set
        {
            _Phone.Entity = value;
        }
        get
        {
            return _Phone.Entity;
        }
    }
}

Below is a complete address class with other properties:

public class clsAddresses
{
    private int _Customerid;
    private int _AddressId;
    private string _Address1;
    private EntityRef<clsPhone> _Phone;
    [Column(DbType="int")]
    public int CustomerId
    {
        set
        {
            _Customerid = value;
        }
        get
        {
            return _Customerid;
        }
    }
    [Column(DbType = "int", IsPrimaryKey = true)]
    public int AddressId
    {
        set
        {
            _AddressId = value;
        }
        get
        {
            return _AddressId;
        }
    }
    [Column(DbType = "nvarchar(50)")]
    public string Address1
    {
        set
        {
            _Address1 = value;
        }
        get
        {
            return _Address1;
        }
    }
    [Association(Storage = "_Phone", 
    ThisKey = "AddressId", OtherKey = "AddressId")]
    public clsPhone Phone
    {
        set
        {
            _Phone.Entity = value;
        }
        get
        {
            return _Phone.Entity;
        }
    }
}

The phone class which is aggregated with the address class:

[Table(Name = "Phone")]
public class clsPhone
{
    private int _PhoneId;
    private int _AddressId;
    private string _MobilePhone;
    private string _LandLine;

    [Column(DbType = "int", IsPrimaryKey = true)]
    public int PhoneId
    {
    set
        {
            _PhoneId = value;
        }
        get
        {
            return _PhoneId;
        }
    }
    [Column(DbType = "int")]
    public int AddressId
    {
        set
        {
            _PhoneId = value;
        }
        get
        {
            return _PhoneId;
        }
    }
    [Column(DbType = "nvarchar")]
    public string MobilePhone
    {
        set
        {
            _MobilePhone = value;
        }
        get
        {
            return _MobilePhone;
        }
    }
    [Column(DbType = "nvarchar")]
    public string LandLine
    {
        set
        {
            _LandLine = value;
        }
        get
        {
            return _LandLine;
        }
    }
}

Now finally we need to consume this relationship in our ASPX client behind code:

The first step is to create the data context object with the connection initialized:

DataContext objContext = new DataContext(strConnectionString);

The second step is firing the query. Please note that we are just firing the query for the customer class. The LINQ engine ensures that all child table data is extracted and placed as per the relationships defined in the entity classes.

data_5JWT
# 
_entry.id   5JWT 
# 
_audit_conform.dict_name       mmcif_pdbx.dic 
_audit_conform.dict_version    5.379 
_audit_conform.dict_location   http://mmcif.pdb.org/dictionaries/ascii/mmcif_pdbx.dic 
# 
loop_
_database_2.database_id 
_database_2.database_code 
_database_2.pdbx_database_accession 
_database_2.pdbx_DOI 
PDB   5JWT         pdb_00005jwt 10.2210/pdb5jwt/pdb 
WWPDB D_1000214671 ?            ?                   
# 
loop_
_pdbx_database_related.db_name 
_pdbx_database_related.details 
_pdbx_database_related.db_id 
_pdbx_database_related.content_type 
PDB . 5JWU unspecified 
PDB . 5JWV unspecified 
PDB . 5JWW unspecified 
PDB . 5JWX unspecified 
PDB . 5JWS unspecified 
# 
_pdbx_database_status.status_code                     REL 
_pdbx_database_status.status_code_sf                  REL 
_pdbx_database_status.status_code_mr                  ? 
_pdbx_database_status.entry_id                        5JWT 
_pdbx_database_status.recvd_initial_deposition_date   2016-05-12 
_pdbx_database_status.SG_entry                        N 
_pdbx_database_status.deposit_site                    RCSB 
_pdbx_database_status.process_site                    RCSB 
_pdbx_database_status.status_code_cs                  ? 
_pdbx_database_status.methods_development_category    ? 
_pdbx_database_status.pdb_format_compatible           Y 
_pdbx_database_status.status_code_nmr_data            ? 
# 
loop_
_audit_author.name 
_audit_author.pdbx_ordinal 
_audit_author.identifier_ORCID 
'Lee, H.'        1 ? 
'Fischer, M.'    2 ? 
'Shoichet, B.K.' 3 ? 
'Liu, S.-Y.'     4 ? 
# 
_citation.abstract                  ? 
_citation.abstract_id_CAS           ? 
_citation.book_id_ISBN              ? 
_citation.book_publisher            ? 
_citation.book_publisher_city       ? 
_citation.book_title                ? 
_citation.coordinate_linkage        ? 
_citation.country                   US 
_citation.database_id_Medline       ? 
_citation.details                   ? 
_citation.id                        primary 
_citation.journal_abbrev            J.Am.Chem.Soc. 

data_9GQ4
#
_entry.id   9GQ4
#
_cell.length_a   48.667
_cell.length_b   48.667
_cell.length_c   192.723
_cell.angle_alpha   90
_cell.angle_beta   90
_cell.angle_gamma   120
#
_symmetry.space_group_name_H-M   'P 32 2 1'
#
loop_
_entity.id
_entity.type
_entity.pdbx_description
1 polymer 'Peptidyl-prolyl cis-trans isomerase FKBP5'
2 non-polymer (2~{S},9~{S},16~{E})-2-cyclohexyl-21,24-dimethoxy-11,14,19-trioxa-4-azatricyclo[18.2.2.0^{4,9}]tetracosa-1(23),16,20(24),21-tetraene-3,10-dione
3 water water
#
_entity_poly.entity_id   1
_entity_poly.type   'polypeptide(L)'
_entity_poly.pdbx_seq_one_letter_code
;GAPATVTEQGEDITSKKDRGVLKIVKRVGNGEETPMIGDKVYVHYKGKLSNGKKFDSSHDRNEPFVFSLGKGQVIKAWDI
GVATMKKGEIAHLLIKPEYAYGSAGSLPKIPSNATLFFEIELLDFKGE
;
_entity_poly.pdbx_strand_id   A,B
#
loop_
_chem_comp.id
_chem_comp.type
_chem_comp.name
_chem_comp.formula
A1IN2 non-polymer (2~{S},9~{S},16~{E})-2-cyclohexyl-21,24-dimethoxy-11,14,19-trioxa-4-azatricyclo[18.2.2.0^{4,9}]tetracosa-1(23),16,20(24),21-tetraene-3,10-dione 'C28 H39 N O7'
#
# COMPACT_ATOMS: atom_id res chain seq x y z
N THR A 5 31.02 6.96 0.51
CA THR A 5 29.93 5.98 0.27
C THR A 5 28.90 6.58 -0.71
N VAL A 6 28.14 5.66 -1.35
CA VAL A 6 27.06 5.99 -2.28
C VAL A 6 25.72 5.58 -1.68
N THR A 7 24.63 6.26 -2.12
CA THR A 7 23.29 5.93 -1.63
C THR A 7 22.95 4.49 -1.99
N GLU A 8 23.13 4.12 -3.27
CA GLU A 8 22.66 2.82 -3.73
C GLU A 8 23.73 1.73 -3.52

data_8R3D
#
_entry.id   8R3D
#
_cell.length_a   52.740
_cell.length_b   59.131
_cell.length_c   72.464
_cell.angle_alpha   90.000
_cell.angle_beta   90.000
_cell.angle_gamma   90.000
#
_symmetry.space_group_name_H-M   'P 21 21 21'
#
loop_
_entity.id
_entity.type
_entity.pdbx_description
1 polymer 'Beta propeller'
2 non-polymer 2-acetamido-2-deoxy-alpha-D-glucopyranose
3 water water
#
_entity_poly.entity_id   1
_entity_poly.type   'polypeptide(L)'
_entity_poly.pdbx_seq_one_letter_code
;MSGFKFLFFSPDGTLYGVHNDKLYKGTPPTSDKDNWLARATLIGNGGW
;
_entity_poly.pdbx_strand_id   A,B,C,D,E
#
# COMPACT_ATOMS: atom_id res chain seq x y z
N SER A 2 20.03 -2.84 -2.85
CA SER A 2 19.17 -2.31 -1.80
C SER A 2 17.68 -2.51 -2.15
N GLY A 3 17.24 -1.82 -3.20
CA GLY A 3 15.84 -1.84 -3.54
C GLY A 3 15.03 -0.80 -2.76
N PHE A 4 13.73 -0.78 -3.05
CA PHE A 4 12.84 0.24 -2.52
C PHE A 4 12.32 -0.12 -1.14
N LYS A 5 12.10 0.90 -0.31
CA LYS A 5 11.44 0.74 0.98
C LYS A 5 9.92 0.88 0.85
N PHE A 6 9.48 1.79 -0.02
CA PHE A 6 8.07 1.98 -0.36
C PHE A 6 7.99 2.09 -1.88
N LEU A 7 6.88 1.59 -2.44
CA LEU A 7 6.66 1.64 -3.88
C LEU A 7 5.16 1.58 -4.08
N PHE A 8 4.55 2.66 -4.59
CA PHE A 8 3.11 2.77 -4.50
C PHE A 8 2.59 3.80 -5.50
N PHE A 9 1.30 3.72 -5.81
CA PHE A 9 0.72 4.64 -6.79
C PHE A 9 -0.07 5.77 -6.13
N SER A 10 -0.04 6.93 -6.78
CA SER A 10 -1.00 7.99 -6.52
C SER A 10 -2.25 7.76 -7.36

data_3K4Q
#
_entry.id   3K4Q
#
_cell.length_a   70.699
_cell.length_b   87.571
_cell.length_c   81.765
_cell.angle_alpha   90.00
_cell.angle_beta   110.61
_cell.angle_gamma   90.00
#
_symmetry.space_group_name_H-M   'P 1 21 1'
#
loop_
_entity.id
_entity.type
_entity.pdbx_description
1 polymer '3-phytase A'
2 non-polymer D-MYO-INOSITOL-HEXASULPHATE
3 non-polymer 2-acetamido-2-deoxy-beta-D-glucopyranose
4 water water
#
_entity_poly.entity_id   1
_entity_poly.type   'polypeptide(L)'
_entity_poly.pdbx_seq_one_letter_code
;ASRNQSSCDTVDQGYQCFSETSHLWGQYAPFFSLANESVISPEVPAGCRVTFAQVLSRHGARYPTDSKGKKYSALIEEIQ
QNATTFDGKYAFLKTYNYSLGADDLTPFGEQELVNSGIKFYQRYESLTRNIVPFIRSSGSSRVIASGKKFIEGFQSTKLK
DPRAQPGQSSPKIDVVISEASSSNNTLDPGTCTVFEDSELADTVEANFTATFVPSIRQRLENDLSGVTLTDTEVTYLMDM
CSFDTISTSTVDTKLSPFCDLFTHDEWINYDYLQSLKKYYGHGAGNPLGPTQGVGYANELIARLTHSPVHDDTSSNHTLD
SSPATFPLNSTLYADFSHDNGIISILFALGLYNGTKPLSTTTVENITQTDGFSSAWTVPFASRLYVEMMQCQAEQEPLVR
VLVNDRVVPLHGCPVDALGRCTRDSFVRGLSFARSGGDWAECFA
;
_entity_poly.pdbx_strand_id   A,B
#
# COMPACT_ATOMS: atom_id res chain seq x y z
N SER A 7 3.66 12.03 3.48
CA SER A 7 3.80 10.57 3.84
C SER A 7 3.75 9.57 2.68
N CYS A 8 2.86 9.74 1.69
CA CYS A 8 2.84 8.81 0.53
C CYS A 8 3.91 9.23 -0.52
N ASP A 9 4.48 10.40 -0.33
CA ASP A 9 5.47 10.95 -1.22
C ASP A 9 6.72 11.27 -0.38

var MyQuery = from objCustomer in objContext.GetTable<clsCustomerWithAddresses>()
select objCustomer;

Finally, we loop through the customer, loop through the corresponding addresses object, and display phone details as per the phone object.

foreach (clsCustomerWithAddresses objCustomer in MyQuery)
{
    Response.Write(objCustomer.CustomerName + "<br>");
    foreach (clsAddresses objAddress in objCustomer.Addresses)
    {
        Response.Write("===Address:- " + objAddress.Address1 + "<br>");
        Response.Write("========Mobile:- " + objAddress.Phone.MobilePhone + "<br>");
        Response.Write("========LandLine:- " + 
                       objAddress.Phone.LandLine + "<br>");
    }
}

The output looks as shown below. Every customer has multiple addresses and every address has a phone object.

Source code

We have also attached a source which has the customer, address, and phone tables. The sample code demonstrates a simple LINQ example, LINQ example with properties, and relationship LINQ example with entityref and entityset.

License

This article, along with any associated source code and files, is licensed under The Code Project Open License (CPOL)

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About the Author

Shivprasad koirala
Architect http://www.questpond.com
India India

I am a Microsoft MVP for ASP/ASP.NET and currently a CEO of a small
E-learning company in India. We are very much active in making training videos ,
writing books and corporate trainings. Do visit my site for 
.NET, C# , design pattern , WCF , Silverlight
, LINQ , ASP.NET , ADO.NET , Sharepoint , UML , SQL Server  training 
and Interview questions and answers


Comments and Discussions

 
QuestionAddress and Phone can be one-to-many relationship Pinmemberonmyway13323-Oct-12 21:46